I’ve spent most of my career in-house. The Body Shop’s creative studio was set up like an agency (pipe down, you in-house-creative-studio opposers). I loved it so much, I was there for eight years. I sat in a team of Copywriters and we each partnered with an Art Director. I went on shoots, I pitched, I presented and I travelled. And I wrote a lot of Copy.

“I’m probably most proud of the brand guidelines I’ve written. It’s quite a responsibility when some of the UK’s biggest brands ask you to create how they look and talk.”

Is there one campaign or piece of Copy you’ve created in your career that you’re especially proud of?

Cue boring answer: I’m probably most proud of the brand guidelines I’ve written. It’s quite a responsibility when some of the UK’s biggest brands ask you to create how they look and talk.

The sexiest one I wrote was for Sky. I wish I could show it to you but these things are usually confidential. It’s sexy because it’s filled with full-bleed imagery of huge TV, film and sports stars, and it’s printed on seriously glossy paper.

The most playful one I wrote was for Paperchase. The Designer and Creative Director made it look absolutely gorgeous. Every page has an unexpected feature or flourish representative of their products – one page opens like an envelope, for example.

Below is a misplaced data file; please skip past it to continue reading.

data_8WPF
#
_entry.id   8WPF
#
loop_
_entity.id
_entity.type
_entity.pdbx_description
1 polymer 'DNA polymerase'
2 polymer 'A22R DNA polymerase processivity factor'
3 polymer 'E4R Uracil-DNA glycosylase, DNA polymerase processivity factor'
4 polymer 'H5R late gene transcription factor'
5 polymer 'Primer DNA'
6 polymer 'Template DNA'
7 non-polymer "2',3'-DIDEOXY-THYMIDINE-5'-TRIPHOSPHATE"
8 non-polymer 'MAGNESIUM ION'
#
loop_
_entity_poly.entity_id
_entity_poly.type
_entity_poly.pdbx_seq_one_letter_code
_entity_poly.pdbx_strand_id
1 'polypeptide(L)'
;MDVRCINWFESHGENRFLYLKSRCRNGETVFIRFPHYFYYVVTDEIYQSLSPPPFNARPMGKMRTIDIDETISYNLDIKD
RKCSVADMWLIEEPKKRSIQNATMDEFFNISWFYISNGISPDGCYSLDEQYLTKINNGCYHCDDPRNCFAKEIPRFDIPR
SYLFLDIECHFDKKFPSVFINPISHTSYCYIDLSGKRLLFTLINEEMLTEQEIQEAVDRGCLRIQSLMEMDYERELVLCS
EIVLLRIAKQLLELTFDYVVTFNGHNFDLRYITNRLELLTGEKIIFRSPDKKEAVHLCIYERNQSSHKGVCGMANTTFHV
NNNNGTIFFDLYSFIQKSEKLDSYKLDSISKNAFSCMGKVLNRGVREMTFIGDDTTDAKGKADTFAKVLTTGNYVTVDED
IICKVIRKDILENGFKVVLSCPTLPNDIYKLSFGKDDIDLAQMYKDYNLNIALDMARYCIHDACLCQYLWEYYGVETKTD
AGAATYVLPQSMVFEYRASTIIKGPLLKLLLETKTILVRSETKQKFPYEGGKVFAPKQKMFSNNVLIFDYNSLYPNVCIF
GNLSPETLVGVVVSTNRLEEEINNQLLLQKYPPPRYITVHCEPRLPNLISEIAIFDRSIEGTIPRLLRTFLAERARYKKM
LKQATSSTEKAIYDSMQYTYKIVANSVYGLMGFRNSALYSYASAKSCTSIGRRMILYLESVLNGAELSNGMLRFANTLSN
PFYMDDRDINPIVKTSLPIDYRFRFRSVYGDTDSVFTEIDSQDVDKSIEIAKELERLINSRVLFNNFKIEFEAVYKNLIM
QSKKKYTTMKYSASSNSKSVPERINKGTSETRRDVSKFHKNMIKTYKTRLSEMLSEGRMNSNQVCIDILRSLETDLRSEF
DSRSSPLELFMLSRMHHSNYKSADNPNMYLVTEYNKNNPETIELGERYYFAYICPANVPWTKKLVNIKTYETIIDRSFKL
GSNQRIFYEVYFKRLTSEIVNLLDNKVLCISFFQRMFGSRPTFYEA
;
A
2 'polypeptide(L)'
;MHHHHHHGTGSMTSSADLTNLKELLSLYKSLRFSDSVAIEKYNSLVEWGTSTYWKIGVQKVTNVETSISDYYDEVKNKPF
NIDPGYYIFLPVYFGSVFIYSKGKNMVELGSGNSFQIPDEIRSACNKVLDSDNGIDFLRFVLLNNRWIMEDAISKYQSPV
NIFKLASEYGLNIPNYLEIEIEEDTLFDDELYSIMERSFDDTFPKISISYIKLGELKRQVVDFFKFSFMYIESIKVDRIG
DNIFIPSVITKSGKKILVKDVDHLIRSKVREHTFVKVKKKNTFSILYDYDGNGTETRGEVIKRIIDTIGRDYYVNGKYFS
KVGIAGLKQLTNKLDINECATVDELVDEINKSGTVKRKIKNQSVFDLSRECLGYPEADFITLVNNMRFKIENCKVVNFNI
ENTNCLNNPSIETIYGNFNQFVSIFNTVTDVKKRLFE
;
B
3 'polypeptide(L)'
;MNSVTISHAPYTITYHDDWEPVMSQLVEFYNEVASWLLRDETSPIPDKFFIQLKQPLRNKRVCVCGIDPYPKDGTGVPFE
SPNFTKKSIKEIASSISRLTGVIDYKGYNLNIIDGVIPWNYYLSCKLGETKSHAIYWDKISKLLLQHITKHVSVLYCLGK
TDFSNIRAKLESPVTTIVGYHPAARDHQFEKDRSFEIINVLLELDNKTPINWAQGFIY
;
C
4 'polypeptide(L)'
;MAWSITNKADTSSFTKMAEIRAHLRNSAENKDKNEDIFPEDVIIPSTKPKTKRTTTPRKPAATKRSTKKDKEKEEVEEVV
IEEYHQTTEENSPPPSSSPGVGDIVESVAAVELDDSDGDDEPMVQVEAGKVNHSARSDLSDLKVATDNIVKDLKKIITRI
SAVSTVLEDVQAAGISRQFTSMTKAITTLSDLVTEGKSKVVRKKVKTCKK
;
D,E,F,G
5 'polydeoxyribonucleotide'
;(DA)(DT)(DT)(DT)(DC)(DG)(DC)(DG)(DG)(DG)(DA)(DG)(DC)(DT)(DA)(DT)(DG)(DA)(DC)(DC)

You created a community using the hashtag #copywritersunite, which has brought Copywriters together and is now a real-life event. Why do you think this community was needed?

In my experience, Copywriters often aren’t valued or respected, so the hashtag was to tell Copywriters that we are many, and we can support, motivate and celebrate each other.

A couple of years later – and off the back of the hashtag’s huge popularity – Copywriters wanted to meet. Like most Creatives, I was happy hiding behind my screen – the thought of social networking in real life terrified me and I put it off until Andy Maslen took control and organised the first #copywritersunite night in London.

Five of us turned up. But it was brilliant – we had so much in common and wanted to meet more like-minded people so I organised the next one a few months later and about 30 people turned up.
Now 50-100 people turn up to quarterly #copywritersunite nights across the UK. I host the London ones and fellow Copywriters host them in Birmingham, Brighton, Bournemouth, Manchester, Leeds and Edinburgh. And this year, we go global – Berlin and New York City #copywritersunite nights are coming soon.